Gardeners celebrate new raised bed frames after a hard day’s work.
Garden members place new wooden frames around planting beds. The old frames had started to rot.

Greening Brooklyn One Garden at a Time

A discussion of how we can increase the security our local food supply at a time when rising fuel costs, climate change and political turmoil make it particularly vulnerable. As seen through the lens of the Imani Gardens, located at 1680 Pacific Street and 87-91 Schenectady Street.

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Why Doesn't Comptroller Stringer Do His Job?

Posted by on in Imani
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In a recent New York Times article,  New York City Comptroller Scott Stringer "discovers" that the City's Department of Housing Presevation and Development (HPD) has allowed large parcels of land to sit idle for decades while the City suffers through the worst affordable housing crisis in its history.  Why hasn't HPD developed housing on these sites the AG wonders.   HPD posits many reasons including lack of appropriate infrastructure, inaccessibility and lack of funds.  

Yet while the Comptroller so sanctimoniously pillories HPD, the Department of Finance which he has a statutory mandate to oversee, continues selling City tax liens on vacant land to wealthy investors, folks speculating in one of the hottest real estate markets in the country.  Is there any wonder why the City has no land for developing affordable housing when it no longer takes property for delinquent taxes, as it did up until 1996 when Guiliani began the tax lien sale program?  Since 1996,  the number of City owned lots has shriveled.  Now the City is forced to look at remote and unattractive development sites because it has nothing else left.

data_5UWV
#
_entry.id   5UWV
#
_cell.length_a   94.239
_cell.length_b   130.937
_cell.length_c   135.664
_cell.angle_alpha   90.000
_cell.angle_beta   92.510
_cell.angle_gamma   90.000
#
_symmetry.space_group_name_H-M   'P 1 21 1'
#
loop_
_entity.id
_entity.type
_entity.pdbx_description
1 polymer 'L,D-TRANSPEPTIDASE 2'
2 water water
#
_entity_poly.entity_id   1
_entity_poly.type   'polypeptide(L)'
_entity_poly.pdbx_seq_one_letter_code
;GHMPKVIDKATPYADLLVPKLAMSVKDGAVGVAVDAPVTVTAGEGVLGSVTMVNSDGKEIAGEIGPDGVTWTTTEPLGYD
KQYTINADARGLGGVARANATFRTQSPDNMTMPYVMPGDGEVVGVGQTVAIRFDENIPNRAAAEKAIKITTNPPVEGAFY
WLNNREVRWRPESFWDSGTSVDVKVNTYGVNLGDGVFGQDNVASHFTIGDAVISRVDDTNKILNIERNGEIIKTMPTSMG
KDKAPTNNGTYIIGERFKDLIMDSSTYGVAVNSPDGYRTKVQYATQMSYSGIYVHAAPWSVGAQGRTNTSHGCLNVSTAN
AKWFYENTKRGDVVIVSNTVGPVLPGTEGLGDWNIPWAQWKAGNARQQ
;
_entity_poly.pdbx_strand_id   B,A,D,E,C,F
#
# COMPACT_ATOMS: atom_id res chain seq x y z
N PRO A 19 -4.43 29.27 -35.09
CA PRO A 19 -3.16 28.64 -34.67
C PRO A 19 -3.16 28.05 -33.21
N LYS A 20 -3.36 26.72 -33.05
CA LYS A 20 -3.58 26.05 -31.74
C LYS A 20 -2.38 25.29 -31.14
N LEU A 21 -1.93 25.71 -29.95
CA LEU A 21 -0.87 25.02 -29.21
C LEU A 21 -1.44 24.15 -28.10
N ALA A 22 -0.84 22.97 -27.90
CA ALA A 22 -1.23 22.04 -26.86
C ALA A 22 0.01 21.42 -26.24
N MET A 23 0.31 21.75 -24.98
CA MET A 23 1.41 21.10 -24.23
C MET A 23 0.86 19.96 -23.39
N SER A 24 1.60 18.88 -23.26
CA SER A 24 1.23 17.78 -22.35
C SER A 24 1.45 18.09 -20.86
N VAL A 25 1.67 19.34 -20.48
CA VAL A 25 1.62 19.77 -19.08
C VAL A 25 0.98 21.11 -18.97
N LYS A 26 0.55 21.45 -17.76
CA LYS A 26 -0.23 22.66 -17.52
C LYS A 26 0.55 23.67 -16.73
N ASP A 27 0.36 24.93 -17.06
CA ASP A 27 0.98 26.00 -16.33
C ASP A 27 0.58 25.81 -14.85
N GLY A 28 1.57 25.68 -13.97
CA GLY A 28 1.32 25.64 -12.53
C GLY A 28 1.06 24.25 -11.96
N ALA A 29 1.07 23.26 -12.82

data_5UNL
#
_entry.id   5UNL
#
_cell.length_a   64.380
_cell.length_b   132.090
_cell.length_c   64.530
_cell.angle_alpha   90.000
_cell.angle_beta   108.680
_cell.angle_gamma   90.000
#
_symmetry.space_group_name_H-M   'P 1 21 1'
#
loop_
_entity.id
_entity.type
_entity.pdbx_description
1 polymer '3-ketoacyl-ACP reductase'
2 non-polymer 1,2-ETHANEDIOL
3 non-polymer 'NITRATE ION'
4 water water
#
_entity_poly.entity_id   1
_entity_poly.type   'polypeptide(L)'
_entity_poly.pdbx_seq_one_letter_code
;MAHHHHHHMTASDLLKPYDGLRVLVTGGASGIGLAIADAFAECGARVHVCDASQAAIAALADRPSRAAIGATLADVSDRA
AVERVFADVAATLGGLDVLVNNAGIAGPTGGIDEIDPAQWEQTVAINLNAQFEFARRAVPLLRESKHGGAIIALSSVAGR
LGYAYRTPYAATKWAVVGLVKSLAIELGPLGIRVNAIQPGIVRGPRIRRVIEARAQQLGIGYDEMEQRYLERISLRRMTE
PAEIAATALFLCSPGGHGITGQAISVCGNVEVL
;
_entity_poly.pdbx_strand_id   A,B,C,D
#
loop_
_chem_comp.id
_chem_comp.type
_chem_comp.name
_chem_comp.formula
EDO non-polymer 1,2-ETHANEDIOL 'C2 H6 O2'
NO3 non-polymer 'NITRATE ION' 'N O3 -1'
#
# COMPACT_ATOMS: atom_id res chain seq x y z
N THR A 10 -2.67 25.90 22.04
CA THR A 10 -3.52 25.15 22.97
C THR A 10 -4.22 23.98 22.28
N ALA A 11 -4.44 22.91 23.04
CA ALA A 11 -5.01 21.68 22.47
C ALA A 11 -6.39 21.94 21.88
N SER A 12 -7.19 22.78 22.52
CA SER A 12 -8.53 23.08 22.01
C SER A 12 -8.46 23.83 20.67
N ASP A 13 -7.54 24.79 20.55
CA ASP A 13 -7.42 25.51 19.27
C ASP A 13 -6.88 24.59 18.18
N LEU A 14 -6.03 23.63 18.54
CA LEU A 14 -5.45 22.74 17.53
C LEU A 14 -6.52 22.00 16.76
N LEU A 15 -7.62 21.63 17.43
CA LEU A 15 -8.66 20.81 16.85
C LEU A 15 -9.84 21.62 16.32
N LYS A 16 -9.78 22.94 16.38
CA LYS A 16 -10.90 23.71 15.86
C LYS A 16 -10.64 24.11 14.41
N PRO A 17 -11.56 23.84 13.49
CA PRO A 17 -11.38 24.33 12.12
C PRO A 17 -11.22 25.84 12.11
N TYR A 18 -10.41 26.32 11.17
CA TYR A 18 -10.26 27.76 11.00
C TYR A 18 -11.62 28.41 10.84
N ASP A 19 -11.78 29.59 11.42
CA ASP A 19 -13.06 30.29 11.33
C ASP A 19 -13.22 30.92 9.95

Of course, among the parcels sold to investors was 89 Schenectady Avenue, the middle lot of Imani I garden.  (the two side lots are owned by New York Restoration Project, the garden group founded in the late 90's by Bette Middler).  Previously this lot had been owned by a church affiliated non-profit.  Because the non-profit, located in Weeksville, the 2nd oldest independent African-American community on the East Coast, failed to file the necessary paperwork, the City began taxing the lot, even though the owner was technically tax exempt.  Why is it that the City puts the burden of filing paperwork on the least advantaged, while allowing the most advantaged to reap the benefit?  Is this part of the systemic racism that causes areas like Weeksville to be filled with tax foreclosed properties and now makes them a hotbed of real estate speculation?

This is the story that the Comptroller should be looking into, not HPD's failure to develop random lots in fringe neighborhoods.  

When will Stringer begin doing his job, the job we the people elected him to do?

 

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 Sign on the fence of Imani I Garden

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Weeping willow sold to investors in the middle of Imani I garden 

 

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